From being helm-shy after training to now as we approach Cape Town, I am a different person. It’s definitely my favourite aspect of sailing so far, the constant wrestling with the wind and the swell. White knuckle terror and confusion initially, have been replaced with what seems more like heightened concentration and occasional ‘tricky’ bits (for this read terror again but mostly now without the panic). As I write 52 days at sea have given me around 150 hours at the helm, up to 50 at night. A quarter of the way round my race and I’m hoping to remove my ‘L’ plates before returning to Gunwharf Quays.
Everyone’s experience is different, but the most common analogy seems to be that it’s like driving a lorry down a steep slope without brakes. It’s probably the only way to describe those periods when the boat is swinging back and forth between port and starboard, the helm rising and dropping 4-5 meters with the swell while the bow does the opposite … and the sail is doing its own thing by the wind. It often feels as though I have no control at all. Exhilarating!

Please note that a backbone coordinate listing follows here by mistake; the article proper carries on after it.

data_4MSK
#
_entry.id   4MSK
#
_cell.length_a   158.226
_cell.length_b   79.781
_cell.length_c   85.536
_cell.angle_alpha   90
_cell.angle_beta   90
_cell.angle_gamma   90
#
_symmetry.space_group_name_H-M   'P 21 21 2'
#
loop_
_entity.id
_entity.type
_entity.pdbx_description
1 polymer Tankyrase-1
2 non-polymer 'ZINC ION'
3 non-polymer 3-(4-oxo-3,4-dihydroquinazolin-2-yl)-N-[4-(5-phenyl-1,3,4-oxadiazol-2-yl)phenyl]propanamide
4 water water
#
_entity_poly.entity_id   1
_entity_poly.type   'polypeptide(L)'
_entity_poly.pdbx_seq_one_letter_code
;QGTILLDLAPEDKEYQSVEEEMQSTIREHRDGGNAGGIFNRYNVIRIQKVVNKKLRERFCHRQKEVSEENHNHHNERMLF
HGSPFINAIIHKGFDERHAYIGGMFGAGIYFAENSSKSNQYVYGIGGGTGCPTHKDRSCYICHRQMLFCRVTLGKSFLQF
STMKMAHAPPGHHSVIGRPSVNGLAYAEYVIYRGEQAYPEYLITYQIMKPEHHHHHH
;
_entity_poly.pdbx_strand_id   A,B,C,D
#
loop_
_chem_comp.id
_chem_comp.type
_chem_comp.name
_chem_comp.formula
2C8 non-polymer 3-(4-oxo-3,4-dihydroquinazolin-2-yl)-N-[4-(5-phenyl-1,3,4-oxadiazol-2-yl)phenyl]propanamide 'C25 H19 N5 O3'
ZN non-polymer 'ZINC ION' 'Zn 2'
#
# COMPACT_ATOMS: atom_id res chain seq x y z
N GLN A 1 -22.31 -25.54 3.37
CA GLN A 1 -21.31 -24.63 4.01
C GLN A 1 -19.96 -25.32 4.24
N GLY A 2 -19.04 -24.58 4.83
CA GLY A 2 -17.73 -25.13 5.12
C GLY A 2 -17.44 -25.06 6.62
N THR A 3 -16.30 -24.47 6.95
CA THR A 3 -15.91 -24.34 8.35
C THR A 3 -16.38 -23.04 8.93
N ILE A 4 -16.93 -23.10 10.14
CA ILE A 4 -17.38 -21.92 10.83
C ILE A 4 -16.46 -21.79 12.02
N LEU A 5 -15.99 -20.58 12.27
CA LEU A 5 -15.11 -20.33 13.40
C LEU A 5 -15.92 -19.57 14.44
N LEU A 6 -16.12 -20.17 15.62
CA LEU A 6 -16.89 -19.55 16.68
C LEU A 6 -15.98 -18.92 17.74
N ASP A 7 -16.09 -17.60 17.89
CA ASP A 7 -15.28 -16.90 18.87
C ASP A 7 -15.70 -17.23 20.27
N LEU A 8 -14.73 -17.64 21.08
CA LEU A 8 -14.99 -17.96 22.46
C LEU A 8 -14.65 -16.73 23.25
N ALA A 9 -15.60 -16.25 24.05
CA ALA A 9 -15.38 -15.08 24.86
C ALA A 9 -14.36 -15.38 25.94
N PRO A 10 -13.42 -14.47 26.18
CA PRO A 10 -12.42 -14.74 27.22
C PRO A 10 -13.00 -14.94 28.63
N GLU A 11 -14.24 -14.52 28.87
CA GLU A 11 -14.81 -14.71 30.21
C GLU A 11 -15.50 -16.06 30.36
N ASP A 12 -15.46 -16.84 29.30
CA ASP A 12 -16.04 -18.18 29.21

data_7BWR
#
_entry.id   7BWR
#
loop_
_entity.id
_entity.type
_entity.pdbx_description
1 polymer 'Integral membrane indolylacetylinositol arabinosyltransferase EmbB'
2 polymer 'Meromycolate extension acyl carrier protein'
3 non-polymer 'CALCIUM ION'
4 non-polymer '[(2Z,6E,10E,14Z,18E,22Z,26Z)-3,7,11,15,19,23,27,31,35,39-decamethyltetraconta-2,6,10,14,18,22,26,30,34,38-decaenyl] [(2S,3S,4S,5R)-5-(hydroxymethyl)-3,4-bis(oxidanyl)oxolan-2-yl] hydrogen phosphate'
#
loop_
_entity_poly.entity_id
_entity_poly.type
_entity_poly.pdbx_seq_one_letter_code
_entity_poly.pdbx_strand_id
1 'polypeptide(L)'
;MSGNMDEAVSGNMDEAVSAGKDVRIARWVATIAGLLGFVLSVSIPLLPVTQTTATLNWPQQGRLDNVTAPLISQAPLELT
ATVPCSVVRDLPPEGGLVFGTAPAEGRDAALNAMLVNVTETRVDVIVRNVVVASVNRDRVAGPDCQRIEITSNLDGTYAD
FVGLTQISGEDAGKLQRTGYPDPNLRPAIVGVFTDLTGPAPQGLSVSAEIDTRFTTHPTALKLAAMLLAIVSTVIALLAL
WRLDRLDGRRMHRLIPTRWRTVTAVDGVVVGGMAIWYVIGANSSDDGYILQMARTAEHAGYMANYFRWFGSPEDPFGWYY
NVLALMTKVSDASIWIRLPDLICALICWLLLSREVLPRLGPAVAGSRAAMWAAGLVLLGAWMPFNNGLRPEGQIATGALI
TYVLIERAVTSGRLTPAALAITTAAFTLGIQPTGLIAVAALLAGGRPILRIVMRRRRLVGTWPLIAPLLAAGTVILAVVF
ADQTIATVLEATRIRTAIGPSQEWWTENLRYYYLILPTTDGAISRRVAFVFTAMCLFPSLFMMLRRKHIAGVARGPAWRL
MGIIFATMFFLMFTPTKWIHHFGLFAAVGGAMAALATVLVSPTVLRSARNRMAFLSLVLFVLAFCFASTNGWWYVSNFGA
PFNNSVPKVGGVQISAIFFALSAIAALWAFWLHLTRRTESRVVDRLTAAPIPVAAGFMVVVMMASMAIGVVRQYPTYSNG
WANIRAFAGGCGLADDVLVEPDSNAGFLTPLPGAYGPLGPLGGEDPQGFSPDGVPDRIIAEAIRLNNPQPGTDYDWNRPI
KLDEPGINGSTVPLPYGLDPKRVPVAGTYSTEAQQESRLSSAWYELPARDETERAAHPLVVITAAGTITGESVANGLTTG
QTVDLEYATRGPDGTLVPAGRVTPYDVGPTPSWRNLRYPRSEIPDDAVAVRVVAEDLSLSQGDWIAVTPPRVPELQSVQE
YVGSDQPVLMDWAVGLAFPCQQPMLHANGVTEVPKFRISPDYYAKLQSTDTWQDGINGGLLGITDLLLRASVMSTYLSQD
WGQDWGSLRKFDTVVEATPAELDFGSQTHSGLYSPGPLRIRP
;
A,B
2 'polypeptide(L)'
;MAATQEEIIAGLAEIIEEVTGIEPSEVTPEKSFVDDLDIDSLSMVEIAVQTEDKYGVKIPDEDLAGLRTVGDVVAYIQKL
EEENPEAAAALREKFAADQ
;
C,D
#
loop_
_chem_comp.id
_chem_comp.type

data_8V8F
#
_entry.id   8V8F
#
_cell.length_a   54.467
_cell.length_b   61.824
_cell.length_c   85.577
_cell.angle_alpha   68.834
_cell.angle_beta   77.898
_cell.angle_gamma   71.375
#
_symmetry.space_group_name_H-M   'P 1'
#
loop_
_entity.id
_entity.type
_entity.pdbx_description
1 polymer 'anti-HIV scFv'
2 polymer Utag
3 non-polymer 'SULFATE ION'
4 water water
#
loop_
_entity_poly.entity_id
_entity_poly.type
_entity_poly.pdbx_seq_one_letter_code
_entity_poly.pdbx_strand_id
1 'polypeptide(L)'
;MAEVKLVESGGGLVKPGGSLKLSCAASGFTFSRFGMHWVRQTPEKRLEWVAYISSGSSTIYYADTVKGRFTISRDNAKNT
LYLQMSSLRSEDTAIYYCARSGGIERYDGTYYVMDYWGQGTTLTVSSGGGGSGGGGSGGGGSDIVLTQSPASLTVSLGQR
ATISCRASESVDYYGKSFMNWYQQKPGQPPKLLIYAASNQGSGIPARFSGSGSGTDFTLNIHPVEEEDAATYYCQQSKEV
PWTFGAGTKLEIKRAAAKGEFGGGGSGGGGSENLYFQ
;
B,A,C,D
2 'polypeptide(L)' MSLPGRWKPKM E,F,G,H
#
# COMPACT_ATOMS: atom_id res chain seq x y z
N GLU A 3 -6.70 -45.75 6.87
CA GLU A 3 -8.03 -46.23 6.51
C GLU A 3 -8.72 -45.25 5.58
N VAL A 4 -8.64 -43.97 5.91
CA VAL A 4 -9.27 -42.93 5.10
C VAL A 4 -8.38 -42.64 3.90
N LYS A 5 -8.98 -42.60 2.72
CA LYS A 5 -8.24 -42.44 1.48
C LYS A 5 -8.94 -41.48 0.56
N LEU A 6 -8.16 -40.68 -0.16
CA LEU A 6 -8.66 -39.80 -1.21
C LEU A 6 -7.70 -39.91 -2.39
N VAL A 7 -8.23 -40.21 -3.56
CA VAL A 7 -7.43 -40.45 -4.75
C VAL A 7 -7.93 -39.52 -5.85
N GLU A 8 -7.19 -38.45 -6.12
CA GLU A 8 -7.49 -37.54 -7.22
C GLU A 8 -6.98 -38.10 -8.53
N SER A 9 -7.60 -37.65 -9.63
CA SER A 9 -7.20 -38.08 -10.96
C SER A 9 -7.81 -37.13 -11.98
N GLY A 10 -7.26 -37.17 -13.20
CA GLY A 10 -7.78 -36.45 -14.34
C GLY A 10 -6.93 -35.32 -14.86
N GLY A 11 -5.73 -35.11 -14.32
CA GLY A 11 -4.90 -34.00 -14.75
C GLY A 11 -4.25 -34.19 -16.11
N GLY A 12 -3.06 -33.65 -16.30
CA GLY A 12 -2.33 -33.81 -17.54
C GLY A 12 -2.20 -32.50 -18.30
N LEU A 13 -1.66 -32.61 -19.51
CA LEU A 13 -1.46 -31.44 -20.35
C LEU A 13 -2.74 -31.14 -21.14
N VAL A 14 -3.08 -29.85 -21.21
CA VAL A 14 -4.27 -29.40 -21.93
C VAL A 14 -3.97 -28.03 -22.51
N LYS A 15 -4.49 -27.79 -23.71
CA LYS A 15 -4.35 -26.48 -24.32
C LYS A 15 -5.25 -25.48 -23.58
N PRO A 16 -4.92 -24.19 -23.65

So far this leg I have helmed at 1 1/2 knots in wind holes as the breeze backs and veers all over the compass with little or no force (once at night in the fog as we passed through a pod of whales, we could hear their blowing and moaning all around us but not see a thing), then surfed at 17/18 knots boat speed keeping a spinnaker flying as we sped downwind, carried by waves lifting us from behind, and of course beaten and slammed upwind for days, once in gusts of up to 45 knots which caused my first round-up with the handrail and boom in the water for what seemed like an eternity. It’s been cold and damp, there’s been freezing fog and driving rain and a very occasionally hot afternoon in the sun allowing a little drying out time.
All in all, the whole helm spectrum has been here on Leg 2.
Love from DBUS x